Open Access, Peer-reviewed

ISSN 2005-7571 (Online)
Volume 28, Number 2 (2/2021)
Review Article <page. 23-35 >
DOI : 10.22857/kjbp.2021.28.2.001

A Review of Brain Imaging Studies on Classical Fear Conditioning and Extinction in Healthy Adults

Ilhyang Kang, PhD1;Chaewon Suh, BS1,2;Sujung Yoon, MD1,2; and Jungyoon Kim, MD1,2;

1;Ewha Brain Institute and 2;Department of Brain and Cognitive Sciences, Ewha Womans University, Seoul, Korea

Fear conditioning and extinction, which are adaptive processes to learn and avoid potential threats, have essential roles in the pathophysiology of anxiety disorders. Experimental fear conditioning and extinction have been used to identify the mechanism of fear and anxiety in humans. However, the brain-based mechanisms of fear conditioning and extinction are yet to be established. In the current review, we summarized the results of neuroimaging studies that examined the brain changes-functional activity and structures-regarding fear conditioning or extinction in healthy individuals. The functional activity of the amygdala, insula, anterior cingulate gyrus, ventromedial prefrontal cortex, and hippocampus changed dynamically with both fear conditioning and extinction. This review may provide an up-to-date summary that may broaden our understanding of pathophysiological mechanisms of anxiety disorder. In addition, the brain regions that are involved in the fear conditioning and extinction may be considered as potential treatment targets in the future studies.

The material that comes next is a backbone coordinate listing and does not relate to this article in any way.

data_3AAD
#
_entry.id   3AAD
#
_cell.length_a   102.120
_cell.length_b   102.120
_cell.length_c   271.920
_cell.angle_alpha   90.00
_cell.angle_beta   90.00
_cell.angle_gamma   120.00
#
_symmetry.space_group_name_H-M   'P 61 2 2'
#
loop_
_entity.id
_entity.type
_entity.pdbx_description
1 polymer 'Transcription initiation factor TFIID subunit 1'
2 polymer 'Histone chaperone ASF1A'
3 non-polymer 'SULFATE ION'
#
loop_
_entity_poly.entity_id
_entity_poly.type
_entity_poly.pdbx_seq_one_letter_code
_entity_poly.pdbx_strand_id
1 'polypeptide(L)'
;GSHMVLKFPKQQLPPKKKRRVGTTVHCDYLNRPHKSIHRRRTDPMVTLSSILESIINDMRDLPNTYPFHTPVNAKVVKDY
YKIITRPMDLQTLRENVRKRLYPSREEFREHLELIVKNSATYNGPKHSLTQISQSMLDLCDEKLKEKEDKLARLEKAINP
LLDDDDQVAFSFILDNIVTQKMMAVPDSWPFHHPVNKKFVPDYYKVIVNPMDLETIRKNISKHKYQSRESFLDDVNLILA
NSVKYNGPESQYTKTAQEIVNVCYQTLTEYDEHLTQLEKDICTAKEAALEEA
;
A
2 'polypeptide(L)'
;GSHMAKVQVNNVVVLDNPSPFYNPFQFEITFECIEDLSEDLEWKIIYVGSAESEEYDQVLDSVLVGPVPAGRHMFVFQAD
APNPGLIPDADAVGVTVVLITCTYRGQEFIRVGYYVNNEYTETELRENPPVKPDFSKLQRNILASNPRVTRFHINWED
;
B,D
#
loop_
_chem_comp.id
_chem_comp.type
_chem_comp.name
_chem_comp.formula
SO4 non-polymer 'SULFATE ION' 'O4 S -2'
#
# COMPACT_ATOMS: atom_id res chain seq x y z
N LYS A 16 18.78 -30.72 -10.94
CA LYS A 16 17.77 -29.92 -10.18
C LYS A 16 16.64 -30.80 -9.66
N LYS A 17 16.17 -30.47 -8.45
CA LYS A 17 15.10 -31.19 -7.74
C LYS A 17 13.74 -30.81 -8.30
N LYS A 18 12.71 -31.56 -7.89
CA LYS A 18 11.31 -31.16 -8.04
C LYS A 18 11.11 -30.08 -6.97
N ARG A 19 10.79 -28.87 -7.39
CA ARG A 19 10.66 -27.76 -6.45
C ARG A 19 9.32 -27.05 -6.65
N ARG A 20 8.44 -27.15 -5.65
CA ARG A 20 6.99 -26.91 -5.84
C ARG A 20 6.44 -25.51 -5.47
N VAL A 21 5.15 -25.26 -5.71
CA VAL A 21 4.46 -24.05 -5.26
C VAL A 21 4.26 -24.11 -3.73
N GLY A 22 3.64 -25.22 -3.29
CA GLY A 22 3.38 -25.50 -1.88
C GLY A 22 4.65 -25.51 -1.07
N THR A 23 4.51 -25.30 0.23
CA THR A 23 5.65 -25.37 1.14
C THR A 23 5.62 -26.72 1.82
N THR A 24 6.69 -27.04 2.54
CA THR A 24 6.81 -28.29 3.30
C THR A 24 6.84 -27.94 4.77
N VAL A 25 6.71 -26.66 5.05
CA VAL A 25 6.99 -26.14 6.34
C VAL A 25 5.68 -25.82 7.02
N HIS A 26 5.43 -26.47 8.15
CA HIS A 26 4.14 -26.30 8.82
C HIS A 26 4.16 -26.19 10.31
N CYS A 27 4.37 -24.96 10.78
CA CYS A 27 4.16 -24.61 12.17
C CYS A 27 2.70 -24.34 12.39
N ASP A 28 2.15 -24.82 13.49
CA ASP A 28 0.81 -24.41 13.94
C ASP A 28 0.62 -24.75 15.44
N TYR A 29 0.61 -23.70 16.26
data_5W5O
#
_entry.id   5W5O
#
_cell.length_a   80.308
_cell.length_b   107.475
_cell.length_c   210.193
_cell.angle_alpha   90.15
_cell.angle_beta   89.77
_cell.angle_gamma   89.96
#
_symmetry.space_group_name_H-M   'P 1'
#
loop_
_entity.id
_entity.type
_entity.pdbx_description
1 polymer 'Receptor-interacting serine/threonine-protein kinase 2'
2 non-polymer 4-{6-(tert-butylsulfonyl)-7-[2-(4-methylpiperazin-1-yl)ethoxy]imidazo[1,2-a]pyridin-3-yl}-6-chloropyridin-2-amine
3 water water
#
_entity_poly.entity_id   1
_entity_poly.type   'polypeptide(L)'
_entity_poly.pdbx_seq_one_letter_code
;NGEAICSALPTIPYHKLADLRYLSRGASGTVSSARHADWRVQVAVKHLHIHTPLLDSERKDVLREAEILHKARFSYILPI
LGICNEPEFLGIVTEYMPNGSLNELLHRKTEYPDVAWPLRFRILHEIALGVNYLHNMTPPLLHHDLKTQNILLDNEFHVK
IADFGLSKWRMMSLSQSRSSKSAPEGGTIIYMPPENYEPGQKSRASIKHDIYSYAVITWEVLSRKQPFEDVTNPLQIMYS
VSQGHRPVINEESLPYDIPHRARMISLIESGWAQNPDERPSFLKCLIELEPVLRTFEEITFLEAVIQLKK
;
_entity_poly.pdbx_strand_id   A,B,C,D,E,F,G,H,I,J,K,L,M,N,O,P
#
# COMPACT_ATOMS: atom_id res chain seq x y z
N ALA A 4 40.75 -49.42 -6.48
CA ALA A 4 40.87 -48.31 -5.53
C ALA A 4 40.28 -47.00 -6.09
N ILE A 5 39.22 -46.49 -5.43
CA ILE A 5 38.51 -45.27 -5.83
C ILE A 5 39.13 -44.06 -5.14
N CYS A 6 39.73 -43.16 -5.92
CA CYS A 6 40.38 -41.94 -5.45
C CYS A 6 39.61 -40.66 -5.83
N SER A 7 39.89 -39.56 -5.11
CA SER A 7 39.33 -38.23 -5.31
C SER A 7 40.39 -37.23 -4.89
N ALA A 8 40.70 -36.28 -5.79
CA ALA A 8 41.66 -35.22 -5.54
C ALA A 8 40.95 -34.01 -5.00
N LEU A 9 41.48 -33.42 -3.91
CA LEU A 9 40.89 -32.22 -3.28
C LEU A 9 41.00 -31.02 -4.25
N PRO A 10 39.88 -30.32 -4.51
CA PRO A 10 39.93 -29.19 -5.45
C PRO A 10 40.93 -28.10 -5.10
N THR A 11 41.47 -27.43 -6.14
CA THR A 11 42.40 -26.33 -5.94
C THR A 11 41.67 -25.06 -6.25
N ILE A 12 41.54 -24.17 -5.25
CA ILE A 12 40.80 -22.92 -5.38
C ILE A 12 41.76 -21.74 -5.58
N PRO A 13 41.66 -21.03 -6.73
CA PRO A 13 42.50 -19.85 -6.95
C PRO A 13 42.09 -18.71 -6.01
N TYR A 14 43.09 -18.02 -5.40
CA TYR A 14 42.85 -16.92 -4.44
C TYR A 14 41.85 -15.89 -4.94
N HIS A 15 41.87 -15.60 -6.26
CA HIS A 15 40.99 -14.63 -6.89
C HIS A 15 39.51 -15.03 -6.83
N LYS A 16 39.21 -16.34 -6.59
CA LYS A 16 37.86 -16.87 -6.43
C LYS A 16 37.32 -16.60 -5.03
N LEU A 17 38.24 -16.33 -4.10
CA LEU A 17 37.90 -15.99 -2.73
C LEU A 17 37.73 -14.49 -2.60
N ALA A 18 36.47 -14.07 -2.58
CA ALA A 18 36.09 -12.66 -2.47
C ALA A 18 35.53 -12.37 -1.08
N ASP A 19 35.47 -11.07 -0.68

Key words : Fear conditioning;Fear extinction;Functional magnetic resonance imaging;Functional activity;Amygdala.


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